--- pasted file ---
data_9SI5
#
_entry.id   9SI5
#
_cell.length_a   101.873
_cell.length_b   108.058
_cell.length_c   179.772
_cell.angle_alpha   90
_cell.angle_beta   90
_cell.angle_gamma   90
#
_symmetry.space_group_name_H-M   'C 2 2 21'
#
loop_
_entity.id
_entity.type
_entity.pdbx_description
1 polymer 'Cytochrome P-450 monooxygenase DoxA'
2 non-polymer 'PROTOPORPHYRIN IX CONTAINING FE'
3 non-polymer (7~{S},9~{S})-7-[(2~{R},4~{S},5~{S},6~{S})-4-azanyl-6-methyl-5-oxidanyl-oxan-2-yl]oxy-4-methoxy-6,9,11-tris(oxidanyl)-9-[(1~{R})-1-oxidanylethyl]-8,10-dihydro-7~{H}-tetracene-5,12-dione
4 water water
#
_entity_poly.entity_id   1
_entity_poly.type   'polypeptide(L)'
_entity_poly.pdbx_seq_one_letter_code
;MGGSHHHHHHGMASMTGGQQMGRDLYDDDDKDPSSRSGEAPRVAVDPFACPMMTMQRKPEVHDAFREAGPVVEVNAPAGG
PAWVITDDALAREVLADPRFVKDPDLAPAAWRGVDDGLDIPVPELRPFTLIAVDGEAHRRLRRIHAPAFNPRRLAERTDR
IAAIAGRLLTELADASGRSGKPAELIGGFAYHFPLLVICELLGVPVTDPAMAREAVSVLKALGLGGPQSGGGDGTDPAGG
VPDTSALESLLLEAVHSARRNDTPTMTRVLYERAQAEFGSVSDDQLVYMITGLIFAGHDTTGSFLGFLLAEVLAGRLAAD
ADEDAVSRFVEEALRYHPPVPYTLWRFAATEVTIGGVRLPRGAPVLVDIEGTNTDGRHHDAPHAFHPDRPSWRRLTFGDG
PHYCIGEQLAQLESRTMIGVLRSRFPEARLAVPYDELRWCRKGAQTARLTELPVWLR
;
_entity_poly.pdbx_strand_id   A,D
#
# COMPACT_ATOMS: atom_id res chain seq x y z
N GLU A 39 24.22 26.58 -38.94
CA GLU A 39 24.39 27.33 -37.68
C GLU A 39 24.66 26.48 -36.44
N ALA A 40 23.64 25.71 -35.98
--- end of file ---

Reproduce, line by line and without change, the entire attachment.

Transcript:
data_9SI5
#
_entry.id   9SI5
#
_cell.length_a   101.873
_cell.length_b   108.058
_cell.length_c   179.772
_cell.angle_alpha   90
_cell.angle_beta   90
_cell.angle_gamma   90
#
_symmetry.space_group_name_H-M   'C 2 2 21'
#
loop_
_entity.id
_entity.type
_entity.pdbx_description
1 polymer 'Cytochrome P-450 monooxygenase DoxA'
2 non-polymer 'PROTOPORPHYRIN IX CONTAINING FE'
3 non-polymer (7~{S},9~{S})-7-[(2~{R},4~{S},5~{S},6~{S})-4-azanyl-6-methyl-5-oxidanyl-oxan-2-yl]oxy-4-methoxy-6,9,11-tris(oxidanyl)-9-[(1~{R})-1-oxidanylethyl]-8,10-dihydro-7~{H}-tetracene-5,12-dione
4 water water
#
_entity_poly.entity_id   1
_entity_poly.type   'polypeptide(L)'
_entity_poly.pdbx_seq_one_letter_code
;MGGSHHHHHHGMASMTGGQQMGRDLYDDDDKDPSSRSGEAPRVAVDPFACPMMTMQRKPEVHDAFREAGPVVEVNAPAGG
PAWVITDDALAREVLADPRFVKDPDLAPAAWRGVDDGLDIPVPELRPFTLIAVDGEAHRRLRRIHAPAFNPRRLAERTDR
IAAIAGRLLTELADASGRSGKPAELIGGFAYHFPLLVICELLGVPVTDPAMAREAVSVLKALGLGGPQSGGGDGTDPAGG
VPDTSALESLLLEAVHSARRNDTPTMTRVLYERAQAEFGSVSDDQLVYMITGLIFAGHDTTGSFLGFLLAEVLAGRLAAD
ADEDAVSRFVEEALRYHPPVPYTLWRFAATEVTIGGVRLPRGAPVLVDIEGTNTDGRHHDAPHAFHPDRPSWRRLTFGDG
PHYCIGEQLAQLESRTMIGVLRSRFPEARLAVPYDELRWCRKGAQTARLTELPVWLR
;
_entity_poly.pdbx_strand_id   A,D
#
# COMPACT_ATOMS: atom_id res chain seq x y z
N GLU A 39 24.22 26.58 -38.94
CA GLU A 39 24.39 27.33 -37.68
C GLU A 39 24.66 26.48 -36.44
N ALA A 40 23.64 25.71 -35.98